The blinding, choking, crop-killing dust of the “Dirty Thirties” still haunted northeastern Nebraska in the summer of 1938, when George Malin and two other Madison County farmers set out for Lincoln to attend a meeting on how to start a public power district (PPD).

They and their families were tired of living with the limitations of the kerosene lamp and the hand pump. Malin was especially motivated, having read that artificial light would make his hens lay more eggs on short winter days.

Returning from the meeting, the men stopped at a restaurant in Seward for dinner. J.H. Williams, the Madison County Ag agent, joined them. While waiting for his food, Williams drew up a list of leading farmers from every township in the county. They were soon invited to attend a meeting in Battle Creek, the county seat, on Aug. 23. About 35 attended.

C.A. Sorenson, a prominent Lincoln attorney, led the discussion. After outlining the steps the organizers needed to take, he was hit with a barrage of comments and questions, some disparaging: high line construction was very expensive, private utilities wouldn’t serve outlying farms, interest rates were high.

But Sorenson assured the group that these obstacles had been eliminated by the creation of the Rural Electrification Administration three years earlier. Congress had made $140 million available for building electric lines across the rural countryside, and the money was loaned to PPDs and co-ops at below-market rates.

Furthermore, REA would not approve a loan that couldn’t be paid back with billing revenues. Also, one of the federal agency’s field agents would oversee line construction and then show the PPD’s staff how to operate an electric utility.

Three men from Loup River Public Power District in Columbus went into detail on these things at a meeting a week later. That same night, the newly formed Madison County Rural Public Power District elected a board of directors and board officers (later, when Antelope County was added to the district, the utility was renamed Elkhorn Rural Public Power District).

The board met for the first time Sept. 10. After President Frank Malone urged his eight colleagues to “put your shoulders to the wheel and get this fine program started for our farmers,” the directors committed to recruiting volunteers to canvass their townships for prospective PPD members.

The board’s goal was 500 members, but by the time the REA approved the PPD’s loan application in early 1939, 660 families had signed up. The 25-year loan was for $280,000 at an interest rate of 2.73 percent, and it would pay for the building of 273.75 miles of line.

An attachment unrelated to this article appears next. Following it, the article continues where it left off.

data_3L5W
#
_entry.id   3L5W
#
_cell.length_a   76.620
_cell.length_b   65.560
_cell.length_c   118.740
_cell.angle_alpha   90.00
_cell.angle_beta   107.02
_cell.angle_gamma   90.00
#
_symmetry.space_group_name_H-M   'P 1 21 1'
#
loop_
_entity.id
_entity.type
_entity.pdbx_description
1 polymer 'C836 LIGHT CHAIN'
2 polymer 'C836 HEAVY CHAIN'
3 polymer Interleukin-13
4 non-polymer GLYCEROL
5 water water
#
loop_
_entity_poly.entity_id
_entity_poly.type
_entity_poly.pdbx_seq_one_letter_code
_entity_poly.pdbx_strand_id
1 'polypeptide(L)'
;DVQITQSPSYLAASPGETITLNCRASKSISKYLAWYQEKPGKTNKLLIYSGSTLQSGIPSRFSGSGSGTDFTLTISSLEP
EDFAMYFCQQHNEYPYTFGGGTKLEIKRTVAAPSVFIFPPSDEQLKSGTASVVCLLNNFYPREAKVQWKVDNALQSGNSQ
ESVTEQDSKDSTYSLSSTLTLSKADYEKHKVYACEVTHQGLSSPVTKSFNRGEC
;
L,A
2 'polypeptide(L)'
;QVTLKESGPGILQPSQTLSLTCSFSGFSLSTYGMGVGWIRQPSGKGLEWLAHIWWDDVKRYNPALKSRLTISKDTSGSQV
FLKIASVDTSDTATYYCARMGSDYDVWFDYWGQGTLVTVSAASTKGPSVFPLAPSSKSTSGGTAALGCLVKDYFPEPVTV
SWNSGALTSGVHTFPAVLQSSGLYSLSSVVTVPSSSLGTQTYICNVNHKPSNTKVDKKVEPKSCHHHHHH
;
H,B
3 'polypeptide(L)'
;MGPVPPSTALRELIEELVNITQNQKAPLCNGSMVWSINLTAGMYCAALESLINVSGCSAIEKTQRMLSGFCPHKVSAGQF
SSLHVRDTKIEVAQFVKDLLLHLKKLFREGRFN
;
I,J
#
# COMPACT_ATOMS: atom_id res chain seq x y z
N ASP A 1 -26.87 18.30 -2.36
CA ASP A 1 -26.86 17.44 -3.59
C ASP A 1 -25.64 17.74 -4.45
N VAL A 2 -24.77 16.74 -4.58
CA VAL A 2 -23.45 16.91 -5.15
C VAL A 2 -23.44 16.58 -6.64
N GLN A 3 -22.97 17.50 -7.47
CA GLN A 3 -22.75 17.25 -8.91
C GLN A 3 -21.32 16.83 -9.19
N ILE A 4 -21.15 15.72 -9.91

Elkhorn Construction Company agreed to employ “as far as possible and practicable, local farmers who are prospective patrons of the District and to use, as far as practicable, local trucks and local truck drivers,” according to a history of the PPD.

On April 29, 1940, 116 miles of line were energized, bringing central station power to 148 homes for the first time. A year later, another 250 homes and businesses joined the fun. Members paid $3.50 a month for 50 or fewer kilowatt-hours.

REA approved a second loan to build 352 more miles the next year, but then the Japanese attacked Pearl Harbor in December, and Madison County PPD did not energize another section (172 miles) until August 1947. Sections of 236 miles, 441 miles, 253 miles, 420 miles, and 133 miles followed between between 1949 and 1952.

In 12 years—five, if you subtract the seven lost to World War II—George Malin and a small group of Madison County farmers had built an electric utility that still thrives today.

Arthur Dederman, the board’s first vice president, took a philosophical view of the hard work, innumerable meetings, and frustrations that went into creating what became Elkhorn Rural PPD: “We never realized what we were starting. We were blindfolded, so to speak, for we didn’t know all the ground rules for getting the district started. Lots of people were quite frank in telling us they didn’t think it was possible to serve our area. They said the farms were too far apart and that it would cost too much to bring electricity out to them. Well, we showed them they were wrong.”

This article is based on a history of Elkhorn Rural PPD on the utility’s website,